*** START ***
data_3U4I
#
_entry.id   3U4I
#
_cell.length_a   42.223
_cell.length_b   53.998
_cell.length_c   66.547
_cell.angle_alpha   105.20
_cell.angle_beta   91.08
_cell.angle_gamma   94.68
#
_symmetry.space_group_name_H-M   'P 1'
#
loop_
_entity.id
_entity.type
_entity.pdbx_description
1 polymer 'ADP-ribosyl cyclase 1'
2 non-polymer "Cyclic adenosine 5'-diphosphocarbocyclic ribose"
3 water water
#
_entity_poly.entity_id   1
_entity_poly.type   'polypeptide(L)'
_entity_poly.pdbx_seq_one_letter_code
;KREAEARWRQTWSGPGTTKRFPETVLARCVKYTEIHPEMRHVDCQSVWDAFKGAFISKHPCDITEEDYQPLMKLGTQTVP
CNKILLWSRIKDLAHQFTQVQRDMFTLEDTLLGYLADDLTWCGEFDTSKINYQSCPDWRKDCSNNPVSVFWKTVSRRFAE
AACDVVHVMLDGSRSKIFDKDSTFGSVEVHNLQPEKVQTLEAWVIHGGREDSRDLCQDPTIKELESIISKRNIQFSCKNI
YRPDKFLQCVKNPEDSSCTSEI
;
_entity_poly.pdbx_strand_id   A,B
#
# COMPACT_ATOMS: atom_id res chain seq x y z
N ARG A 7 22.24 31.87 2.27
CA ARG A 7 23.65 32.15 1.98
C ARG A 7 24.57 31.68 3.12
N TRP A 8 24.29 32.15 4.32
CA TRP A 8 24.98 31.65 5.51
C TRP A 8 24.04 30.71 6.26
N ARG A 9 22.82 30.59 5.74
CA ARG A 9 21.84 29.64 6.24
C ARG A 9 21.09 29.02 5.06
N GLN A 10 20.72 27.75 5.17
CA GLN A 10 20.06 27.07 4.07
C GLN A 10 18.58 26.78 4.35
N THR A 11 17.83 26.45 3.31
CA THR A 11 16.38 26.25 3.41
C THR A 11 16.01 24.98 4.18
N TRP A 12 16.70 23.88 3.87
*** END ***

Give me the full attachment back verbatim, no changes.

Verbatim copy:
data_3U4I
#
_entry.id   3U4I
#
_cell.length_a   42.223
_cell.length_b   53.998
_cell.length_c   66.547
_cell.angle_alpha   105.20
_cell.angle_beta   91.08
_cell.angle_gamma   94.68
#
_symmetry.space_group_name_H-M   'P 1'
#
loop_
_entity.id
_entity.type
_entity.pdbx_description
1 polymer 'ADP-ribosyl cyclase 1'
2 non-polymer "Cyclic adenosine 5'-diphosphocarbocyclic ribose"
3 water water
#
_entity_poly.entity_id   1
_entity_poly.type   'polypeptide(L)'
_entity_poly.pdbx_seq_one_letter_code
;KREAEARWRQTWSGPGTTKRFPETVLARCVKYTEIHPEMRHVDCQSVWDAFKGAFISKHPCDITEEDYQPLMKLGTQTVP
CNKILLWSRIKDLAHQFTQVQRDMFTLEDTLLGYLADDLTWCGEFDTSKINYQSCPDWRKDCSNNPVSVFWKTVSRRFAE
AACDVVHVMLDGSRSKIFDKDSTFGSVEVHNLQPEKVQTLEAWVIHGGREDSRDLCQDPTIKELESIISKRNIQFSCKNI
YRPDKFLQCVKNPEDSSCTSEI
;
_entity_poly.pdbx_strand_id   A,B
#
# COMPACT_ATOMS: atom_id res chain seq x y z
N ARG A 7 22.24 31.87 2.27
CA ARG A 7 23.65 32.15 1.98
C ARG A 7 24.57 31.68 3.12
N TRP A 8 24.29 32.15 4.32
CA TRP A 8 24.98 31.65 5.51
C TRP A 8 24.04 30.71 6.26
N ARG A 9 22.82 30.59 5.74
CA ARG A 9 21.84 29.64 6.24
C ARG A 9 21.09 29.02 5.06
N GLN A 10 20.72 27.75 5.17
CA GLN A 10 20.06 27.07 4.07
C GLN A 10 18.58 26.78 4.35
N THR A 11 17.83 26.45 3.31
CA THR A 11 16.38 26.25 3.41
C THR A 11 16.01 24.98 4.18
N TRP A 12 16.70 23.88 3.87